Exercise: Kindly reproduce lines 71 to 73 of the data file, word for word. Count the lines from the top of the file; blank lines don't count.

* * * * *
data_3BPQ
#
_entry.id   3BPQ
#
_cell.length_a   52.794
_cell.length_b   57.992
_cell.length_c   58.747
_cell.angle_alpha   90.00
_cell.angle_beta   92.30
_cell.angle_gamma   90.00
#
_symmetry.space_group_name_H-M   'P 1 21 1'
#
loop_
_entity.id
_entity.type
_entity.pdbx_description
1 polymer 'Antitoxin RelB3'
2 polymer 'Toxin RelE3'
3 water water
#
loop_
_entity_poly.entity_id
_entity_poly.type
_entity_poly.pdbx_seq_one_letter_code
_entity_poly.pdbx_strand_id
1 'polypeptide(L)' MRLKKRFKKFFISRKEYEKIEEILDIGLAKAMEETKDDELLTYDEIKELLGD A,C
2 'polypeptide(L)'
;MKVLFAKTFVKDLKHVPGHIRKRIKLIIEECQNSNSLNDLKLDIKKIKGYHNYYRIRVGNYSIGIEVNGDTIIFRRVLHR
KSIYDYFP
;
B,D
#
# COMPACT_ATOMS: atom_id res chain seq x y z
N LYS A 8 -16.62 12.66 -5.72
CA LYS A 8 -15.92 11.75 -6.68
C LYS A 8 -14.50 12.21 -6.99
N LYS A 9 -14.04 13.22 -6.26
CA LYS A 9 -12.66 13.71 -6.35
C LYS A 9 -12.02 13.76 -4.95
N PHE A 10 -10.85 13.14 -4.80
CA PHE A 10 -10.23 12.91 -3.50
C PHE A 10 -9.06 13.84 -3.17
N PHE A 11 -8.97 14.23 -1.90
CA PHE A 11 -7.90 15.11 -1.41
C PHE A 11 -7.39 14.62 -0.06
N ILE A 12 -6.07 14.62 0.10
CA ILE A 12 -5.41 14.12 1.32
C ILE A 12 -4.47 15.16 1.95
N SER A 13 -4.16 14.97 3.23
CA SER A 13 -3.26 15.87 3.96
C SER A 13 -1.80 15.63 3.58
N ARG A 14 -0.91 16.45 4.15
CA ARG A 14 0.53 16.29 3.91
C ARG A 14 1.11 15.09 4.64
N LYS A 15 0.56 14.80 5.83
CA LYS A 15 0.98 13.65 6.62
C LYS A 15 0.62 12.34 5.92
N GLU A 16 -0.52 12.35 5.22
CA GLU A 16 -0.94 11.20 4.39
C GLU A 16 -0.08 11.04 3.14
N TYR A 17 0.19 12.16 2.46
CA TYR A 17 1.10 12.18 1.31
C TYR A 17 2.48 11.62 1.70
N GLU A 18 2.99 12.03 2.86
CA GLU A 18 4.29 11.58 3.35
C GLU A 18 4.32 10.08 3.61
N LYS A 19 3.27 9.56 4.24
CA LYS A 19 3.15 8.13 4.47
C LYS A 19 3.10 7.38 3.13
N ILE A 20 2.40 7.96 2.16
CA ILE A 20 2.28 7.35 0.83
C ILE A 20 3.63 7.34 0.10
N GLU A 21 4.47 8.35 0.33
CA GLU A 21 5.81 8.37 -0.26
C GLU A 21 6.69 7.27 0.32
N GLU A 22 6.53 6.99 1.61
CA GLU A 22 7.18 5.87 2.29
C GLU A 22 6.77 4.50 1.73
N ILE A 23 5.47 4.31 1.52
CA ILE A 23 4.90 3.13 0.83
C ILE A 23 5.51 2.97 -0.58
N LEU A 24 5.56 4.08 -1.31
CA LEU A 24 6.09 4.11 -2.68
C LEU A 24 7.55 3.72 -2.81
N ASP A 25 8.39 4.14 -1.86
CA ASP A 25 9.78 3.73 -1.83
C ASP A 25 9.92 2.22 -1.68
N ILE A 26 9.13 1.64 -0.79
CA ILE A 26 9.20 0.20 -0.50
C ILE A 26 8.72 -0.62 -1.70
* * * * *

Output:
N ILE A 20 2.40 7.96 2.16
CA ILE A 20 2.28 7.35 0.83
C ILE A 20 3.63 7.34 0.10